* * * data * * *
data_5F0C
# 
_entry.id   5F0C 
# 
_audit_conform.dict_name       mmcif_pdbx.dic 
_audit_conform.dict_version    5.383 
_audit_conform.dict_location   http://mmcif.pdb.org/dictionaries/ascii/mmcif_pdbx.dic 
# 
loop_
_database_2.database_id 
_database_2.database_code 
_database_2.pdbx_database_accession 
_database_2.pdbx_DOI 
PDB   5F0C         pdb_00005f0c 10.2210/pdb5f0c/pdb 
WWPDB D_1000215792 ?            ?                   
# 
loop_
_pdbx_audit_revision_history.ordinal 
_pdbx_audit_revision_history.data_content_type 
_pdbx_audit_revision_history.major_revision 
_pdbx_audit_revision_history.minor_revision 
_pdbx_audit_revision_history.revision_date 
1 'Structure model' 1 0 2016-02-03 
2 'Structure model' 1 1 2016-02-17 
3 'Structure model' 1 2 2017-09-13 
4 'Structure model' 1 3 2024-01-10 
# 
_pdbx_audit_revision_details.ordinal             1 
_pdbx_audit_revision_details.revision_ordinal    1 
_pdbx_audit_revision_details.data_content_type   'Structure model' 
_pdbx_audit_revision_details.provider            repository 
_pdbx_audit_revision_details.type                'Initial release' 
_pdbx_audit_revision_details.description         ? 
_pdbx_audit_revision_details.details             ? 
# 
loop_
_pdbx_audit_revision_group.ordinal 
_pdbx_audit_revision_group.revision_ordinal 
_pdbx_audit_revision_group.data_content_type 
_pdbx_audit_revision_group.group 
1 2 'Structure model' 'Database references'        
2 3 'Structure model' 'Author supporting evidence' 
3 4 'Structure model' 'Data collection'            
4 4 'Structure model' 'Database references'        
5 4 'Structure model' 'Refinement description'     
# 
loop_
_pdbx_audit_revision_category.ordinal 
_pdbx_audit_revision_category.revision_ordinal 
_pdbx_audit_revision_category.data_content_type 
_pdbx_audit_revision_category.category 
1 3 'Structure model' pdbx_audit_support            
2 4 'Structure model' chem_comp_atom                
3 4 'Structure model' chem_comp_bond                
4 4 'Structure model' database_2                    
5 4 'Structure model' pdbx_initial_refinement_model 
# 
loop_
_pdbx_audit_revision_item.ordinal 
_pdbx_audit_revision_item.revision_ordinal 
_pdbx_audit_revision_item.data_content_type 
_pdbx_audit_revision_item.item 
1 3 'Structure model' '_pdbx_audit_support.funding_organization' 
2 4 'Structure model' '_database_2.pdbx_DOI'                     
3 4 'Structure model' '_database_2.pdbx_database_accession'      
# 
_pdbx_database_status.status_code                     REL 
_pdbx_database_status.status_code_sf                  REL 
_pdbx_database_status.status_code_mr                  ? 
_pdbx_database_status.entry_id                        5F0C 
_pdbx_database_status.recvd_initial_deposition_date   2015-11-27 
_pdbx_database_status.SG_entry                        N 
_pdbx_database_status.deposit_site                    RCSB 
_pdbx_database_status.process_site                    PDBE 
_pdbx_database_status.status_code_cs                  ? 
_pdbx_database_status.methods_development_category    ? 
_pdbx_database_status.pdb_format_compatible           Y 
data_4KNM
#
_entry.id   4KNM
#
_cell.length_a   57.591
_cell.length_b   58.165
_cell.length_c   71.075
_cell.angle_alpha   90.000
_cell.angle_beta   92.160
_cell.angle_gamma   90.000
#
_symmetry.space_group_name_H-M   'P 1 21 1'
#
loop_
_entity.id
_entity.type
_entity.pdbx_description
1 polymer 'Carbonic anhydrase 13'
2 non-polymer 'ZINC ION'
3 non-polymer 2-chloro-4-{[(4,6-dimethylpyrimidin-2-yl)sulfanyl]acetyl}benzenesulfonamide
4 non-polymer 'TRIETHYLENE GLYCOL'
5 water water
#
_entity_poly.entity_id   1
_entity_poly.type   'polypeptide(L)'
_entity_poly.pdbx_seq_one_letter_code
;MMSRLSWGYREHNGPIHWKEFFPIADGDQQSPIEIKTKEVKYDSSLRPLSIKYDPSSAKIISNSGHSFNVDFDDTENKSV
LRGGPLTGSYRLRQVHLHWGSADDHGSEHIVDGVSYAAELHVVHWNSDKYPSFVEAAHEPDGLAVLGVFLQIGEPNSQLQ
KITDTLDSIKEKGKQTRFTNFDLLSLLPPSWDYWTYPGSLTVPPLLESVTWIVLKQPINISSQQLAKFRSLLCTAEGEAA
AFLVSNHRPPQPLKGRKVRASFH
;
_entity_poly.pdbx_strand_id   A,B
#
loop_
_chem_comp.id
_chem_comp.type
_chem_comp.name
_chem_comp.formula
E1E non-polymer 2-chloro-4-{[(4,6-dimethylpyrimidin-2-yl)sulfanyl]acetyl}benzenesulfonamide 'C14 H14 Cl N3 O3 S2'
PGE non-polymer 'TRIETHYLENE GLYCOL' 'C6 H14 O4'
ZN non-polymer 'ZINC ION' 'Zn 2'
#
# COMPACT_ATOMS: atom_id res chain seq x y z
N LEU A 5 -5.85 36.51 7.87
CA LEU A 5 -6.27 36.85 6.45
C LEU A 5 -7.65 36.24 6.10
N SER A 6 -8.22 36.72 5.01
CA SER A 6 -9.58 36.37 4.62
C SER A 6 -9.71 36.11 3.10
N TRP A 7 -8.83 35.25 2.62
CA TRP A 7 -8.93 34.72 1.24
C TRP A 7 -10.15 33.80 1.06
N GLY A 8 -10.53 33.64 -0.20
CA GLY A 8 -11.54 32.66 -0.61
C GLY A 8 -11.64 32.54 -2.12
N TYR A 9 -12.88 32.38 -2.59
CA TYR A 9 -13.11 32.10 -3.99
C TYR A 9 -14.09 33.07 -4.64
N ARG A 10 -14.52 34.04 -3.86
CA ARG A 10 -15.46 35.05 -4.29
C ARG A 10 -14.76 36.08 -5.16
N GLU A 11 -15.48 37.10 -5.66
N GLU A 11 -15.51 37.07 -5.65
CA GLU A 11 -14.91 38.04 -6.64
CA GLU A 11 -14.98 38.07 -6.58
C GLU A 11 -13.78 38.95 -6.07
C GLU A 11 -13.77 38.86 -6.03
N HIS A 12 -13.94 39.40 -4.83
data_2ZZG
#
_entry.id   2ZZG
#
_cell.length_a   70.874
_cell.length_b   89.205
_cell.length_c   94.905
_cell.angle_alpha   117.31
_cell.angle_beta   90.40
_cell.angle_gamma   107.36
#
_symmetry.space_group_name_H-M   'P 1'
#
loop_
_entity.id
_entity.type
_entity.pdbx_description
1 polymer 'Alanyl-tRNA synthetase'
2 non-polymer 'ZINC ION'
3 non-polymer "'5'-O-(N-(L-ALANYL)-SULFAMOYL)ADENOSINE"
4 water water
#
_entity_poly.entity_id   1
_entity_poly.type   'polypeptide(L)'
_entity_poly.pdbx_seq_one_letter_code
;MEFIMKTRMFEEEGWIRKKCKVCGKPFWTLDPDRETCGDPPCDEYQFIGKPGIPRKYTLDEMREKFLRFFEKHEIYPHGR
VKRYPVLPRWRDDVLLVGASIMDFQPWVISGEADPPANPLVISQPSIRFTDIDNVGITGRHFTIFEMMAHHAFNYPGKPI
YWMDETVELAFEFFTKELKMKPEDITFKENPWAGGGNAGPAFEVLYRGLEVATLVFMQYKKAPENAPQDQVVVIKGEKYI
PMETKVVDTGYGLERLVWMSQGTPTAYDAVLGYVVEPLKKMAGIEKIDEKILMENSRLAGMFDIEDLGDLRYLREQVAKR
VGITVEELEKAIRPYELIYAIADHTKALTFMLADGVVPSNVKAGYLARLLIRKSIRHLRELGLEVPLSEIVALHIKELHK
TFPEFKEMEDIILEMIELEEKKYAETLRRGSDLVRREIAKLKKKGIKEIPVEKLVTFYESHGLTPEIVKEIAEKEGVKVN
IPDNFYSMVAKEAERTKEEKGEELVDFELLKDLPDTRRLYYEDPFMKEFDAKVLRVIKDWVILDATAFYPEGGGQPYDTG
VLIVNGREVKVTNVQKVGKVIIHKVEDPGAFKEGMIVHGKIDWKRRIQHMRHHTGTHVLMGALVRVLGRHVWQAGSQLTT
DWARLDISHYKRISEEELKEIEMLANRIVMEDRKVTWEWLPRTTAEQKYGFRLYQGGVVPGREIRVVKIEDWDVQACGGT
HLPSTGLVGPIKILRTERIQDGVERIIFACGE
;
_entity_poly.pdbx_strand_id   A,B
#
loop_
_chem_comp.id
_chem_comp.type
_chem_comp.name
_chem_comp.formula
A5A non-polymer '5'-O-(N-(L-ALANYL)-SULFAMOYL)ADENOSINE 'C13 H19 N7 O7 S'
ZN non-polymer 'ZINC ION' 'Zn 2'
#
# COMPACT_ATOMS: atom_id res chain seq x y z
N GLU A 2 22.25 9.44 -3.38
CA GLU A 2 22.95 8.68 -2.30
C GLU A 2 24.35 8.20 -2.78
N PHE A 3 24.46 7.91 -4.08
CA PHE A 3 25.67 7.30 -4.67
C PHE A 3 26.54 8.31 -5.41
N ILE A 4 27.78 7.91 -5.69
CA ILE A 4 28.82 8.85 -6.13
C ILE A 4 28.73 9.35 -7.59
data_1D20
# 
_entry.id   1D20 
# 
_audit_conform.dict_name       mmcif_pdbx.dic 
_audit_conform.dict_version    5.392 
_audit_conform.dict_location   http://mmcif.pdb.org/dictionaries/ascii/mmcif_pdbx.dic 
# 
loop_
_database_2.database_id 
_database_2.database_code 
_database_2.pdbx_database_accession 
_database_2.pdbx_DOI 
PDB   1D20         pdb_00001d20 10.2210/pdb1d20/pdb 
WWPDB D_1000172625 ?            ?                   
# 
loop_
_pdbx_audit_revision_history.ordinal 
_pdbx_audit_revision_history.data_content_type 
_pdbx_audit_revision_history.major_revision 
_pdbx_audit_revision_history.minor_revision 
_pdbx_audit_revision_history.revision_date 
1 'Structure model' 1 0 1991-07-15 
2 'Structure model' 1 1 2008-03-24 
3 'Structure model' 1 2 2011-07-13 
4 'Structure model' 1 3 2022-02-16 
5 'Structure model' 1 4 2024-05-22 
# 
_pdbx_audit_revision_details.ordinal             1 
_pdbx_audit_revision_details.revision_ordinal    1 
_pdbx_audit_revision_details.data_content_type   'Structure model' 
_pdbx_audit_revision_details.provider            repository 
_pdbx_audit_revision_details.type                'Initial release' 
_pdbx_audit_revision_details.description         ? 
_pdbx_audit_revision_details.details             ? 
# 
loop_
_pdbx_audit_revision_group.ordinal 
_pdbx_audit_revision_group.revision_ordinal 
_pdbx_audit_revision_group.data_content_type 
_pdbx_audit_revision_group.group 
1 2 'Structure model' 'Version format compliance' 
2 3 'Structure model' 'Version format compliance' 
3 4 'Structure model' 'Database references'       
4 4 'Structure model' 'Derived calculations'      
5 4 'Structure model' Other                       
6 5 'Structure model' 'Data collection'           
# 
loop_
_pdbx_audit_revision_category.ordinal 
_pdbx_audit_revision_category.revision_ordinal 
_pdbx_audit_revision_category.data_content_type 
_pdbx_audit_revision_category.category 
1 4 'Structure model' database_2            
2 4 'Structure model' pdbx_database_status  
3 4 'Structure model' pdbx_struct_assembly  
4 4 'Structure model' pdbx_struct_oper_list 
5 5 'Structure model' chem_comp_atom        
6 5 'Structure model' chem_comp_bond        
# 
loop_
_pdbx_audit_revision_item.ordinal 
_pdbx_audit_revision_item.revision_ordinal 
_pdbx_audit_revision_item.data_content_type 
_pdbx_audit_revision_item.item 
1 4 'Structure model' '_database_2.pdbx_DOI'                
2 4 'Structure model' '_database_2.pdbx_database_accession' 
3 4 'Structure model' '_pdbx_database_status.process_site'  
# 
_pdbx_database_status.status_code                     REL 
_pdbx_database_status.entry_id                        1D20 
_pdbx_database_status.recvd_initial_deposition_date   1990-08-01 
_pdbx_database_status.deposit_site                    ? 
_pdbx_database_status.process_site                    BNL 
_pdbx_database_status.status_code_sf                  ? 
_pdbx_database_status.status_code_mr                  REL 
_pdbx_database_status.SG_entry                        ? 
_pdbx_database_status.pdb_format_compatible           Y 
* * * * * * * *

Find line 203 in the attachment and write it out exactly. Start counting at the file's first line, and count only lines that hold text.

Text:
# 